Banco do Brasil SA fell after two judges from Brazil’s Supreme Court said they didn’t get a settlement proposal from banks in a lawsuit that may cost them as much as $144 billion.
Shares dropped 0.9 percent to 19.53 reais at the close in Sao Paulo. The stock rose as much as 2.3 percent earlier today after Valor Economico reported that the lenders, accused of underpaying interest on inflation-linked deposits in the 1980s and 1990s, were trying to persuade the Supreme Court to limit payments to be made in the case. The newspaper didn’t say where it got the information.
Lenders presented arguments to limit losses should the court rule in favor of savings-account holders, Judges Ricardo Lewandowski and Jose Antonio Dias Toffoli told reporters in Brasilia today. The central bank estimated last month that a ruling against the banks may reach 341.5 billion reais ($144 billion).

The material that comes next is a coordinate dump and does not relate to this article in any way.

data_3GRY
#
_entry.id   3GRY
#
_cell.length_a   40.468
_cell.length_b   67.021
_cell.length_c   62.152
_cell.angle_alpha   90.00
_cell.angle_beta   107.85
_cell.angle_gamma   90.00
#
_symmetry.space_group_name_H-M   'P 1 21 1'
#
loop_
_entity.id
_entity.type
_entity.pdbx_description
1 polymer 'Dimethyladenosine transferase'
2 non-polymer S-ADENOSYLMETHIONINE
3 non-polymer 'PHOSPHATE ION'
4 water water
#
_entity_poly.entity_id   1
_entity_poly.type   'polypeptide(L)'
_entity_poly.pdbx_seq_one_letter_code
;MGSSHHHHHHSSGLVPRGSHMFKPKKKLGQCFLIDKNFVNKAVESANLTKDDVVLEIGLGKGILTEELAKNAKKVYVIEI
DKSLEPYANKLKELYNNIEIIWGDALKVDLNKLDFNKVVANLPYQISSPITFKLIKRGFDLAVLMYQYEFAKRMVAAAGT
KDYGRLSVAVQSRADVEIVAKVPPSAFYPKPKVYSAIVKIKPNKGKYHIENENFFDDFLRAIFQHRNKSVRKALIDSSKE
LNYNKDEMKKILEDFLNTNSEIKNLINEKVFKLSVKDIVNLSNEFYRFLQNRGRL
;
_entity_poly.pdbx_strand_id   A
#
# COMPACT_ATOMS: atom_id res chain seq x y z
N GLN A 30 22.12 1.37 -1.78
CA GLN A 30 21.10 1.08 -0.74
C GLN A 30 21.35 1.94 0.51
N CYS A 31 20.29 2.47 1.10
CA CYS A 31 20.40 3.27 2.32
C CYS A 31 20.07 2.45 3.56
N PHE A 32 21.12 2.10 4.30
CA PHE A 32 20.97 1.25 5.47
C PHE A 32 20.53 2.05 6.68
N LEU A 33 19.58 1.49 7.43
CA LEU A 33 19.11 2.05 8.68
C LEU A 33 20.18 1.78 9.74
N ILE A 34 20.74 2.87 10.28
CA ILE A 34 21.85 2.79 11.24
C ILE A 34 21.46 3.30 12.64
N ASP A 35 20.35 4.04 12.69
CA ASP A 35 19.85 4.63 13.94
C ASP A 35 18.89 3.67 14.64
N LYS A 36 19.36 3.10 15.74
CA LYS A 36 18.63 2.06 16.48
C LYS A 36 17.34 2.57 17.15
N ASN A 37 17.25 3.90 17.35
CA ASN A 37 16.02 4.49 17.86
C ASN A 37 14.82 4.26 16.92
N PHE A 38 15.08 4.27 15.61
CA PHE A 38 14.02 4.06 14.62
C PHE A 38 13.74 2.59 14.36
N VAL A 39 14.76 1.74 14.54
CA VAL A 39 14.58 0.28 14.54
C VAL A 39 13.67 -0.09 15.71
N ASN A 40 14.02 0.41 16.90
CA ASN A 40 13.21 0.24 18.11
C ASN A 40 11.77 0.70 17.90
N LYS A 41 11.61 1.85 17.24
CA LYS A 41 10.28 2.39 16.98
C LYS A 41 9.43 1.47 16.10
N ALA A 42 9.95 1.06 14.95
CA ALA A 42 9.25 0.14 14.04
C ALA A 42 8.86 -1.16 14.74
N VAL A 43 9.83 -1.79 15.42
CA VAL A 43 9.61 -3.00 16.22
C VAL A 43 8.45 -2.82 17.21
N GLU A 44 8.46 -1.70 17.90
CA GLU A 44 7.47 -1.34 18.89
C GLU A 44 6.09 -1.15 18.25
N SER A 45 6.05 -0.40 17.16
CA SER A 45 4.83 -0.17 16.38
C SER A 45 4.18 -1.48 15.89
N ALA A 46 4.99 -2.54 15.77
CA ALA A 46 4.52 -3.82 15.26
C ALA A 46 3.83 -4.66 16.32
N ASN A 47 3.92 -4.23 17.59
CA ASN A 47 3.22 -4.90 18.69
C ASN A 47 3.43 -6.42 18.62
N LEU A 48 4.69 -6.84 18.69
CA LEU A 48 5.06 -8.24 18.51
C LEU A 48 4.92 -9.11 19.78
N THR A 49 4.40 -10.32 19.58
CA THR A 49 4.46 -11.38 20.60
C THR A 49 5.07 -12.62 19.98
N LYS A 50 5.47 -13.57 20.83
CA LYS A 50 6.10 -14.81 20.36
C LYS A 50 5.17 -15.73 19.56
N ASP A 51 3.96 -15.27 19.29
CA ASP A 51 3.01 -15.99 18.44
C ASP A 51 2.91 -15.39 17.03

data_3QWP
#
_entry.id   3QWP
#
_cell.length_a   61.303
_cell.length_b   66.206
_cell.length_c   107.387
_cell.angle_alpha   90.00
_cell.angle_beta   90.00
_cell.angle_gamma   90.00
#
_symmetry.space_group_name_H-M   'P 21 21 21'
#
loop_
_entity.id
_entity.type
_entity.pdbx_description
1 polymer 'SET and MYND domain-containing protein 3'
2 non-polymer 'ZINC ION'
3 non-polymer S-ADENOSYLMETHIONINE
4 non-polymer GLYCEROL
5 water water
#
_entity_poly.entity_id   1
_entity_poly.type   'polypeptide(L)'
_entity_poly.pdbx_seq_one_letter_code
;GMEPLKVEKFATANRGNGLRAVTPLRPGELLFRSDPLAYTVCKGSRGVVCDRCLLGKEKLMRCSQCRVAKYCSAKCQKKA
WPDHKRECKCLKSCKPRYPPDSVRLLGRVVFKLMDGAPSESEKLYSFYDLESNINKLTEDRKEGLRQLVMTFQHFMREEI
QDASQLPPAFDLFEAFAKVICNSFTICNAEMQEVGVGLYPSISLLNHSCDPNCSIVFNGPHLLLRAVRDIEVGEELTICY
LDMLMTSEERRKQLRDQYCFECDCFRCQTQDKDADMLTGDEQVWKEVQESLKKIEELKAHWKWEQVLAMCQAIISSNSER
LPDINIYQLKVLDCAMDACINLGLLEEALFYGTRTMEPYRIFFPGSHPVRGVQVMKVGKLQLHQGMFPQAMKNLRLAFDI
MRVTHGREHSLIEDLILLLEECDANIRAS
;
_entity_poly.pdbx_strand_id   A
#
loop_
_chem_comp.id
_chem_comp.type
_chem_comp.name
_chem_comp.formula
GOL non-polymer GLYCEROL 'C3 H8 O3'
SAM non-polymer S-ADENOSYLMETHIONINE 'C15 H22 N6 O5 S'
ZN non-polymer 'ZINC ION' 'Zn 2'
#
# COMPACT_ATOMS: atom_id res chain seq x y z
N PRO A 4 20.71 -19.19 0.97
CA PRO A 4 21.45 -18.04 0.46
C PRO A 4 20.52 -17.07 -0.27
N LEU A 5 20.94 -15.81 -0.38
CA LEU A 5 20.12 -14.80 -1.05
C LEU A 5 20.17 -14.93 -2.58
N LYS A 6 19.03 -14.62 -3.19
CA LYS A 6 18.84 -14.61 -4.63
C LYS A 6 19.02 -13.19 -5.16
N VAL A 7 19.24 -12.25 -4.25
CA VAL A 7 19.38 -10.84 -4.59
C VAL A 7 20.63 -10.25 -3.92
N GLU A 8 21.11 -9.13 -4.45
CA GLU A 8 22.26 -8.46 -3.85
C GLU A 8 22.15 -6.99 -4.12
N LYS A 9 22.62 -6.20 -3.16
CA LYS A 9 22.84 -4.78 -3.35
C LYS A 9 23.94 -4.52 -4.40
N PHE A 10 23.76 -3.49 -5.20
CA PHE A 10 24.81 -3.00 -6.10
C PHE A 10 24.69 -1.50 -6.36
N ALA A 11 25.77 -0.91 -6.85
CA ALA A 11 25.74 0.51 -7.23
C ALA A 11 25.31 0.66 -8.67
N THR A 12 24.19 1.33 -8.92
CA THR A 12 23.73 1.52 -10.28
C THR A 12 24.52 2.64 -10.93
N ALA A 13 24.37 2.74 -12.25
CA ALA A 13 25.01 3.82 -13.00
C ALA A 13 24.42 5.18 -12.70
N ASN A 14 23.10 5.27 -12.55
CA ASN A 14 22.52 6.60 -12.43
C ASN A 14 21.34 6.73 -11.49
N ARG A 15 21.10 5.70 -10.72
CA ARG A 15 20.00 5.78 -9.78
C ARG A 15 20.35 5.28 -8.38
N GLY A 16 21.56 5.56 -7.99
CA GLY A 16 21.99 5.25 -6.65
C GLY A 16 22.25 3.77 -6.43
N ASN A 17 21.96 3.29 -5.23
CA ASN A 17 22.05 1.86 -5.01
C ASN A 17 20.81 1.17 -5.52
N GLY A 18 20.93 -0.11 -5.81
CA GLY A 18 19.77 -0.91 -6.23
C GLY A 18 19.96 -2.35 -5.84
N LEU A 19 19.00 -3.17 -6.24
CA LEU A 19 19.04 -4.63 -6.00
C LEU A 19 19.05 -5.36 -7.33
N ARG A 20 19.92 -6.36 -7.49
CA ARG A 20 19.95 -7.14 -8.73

Depositors are claiming losses stemming from measures imposed by the government to fight hyperinflation from 1986 to 1994, when the nation froze bank deposits, introduced new currency and reduced returns on savings accounts. Banks including Banco do Brasil have said that they complied with the law that was in effect at the time and shouldn’t be penalized.
The Supreme Court hasn’t yet set a date for ruling on the case. Brazil’s bank association, Febraban, declined to comment on Valor’s report when contacted by Bloomberg News.